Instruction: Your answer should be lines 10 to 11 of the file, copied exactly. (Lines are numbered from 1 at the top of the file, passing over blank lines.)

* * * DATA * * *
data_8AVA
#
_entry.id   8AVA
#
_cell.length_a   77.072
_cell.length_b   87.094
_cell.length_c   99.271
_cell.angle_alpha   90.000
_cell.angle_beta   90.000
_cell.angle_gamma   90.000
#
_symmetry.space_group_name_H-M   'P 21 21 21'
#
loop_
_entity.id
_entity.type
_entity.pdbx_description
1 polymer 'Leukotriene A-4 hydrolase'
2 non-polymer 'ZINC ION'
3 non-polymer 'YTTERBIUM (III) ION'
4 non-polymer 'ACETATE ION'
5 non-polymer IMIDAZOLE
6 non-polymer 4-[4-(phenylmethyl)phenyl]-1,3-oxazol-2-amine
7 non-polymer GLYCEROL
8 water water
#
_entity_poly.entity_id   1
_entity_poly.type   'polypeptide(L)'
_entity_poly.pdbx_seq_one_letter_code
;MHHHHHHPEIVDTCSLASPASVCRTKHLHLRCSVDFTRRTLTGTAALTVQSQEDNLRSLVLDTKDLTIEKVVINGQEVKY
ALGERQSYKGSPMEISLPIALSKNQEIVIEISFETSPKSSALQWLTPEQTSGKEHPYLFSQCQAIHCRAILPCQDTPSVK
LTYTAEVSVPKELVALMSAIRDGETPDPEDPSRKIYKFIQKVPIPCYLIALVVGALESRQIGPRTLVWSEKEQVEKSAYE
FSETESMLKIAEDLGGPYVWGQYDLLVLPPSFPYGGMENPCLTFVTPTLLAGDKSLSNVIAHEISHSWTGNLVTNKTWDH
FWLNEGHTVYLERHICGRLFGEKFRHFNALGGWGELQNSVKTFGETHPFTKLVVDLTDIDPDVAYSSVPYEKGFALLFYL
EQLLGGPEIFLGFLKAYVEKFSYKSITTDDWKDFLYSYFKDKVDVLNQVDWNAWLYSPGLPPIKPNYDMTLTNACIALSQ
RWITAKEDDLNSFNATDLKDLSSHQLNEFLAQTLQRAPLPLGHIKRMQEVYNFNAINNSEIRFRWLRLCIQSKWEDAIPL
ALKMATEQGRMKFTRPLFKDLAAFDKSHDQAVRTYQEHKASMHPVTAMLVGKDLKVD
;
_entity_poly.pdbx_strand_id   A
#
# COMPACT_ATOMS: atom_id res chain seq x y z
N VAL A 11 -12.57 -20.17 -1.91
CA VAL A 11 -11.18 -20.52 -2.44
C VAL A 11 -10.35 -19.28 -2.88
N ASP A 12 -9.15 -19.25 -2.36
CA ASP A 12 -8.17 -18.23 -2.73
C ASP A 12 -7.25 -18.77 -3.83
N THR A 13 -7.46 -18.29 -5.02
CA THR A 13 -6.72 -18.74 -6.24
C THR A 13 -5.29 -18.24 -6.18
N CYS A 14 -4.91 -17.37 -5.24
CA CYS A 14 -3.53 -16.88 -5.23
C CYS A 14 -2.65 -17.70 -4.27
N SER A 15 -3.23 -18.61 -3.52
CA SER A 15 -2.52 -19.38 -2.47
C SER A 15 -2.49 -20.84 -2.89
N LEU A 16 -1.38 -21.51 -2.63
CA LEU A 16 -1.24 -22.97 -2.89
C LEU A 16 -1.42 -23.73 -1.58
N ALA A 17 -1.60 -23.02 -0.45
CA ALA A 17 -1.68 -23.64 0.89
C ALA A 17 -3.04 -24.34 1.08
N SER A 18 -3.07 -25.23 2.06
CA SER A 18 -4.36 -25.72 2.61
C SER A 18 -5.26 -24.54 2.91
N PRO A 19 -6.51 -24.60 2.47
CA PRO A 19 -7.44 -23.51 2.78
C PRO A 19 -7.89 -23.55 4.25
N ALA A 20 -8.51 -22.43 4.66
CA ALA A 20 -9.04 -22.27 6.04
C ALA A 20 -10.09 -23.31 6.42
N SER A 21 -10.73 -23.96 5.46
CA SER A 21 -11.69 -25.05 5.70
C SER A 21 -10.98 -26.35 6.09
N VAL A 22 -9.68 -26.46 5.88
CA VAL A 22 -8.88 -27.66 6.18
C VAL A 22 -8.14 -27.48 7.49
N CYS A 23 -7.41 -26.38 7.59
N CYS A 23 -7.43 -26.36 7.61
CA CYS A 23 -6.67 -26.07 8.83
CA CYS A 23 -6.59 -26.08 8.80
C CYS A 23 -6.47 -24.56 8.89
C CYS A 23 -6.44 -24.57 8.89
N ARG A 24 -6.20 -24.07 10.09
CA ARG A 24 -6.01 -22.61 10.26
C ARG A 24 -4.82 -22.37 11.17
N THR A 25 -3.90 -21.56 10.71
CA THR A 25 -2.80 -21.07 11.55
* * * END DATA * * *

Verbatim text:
_cell.angle_gamma   90.000
#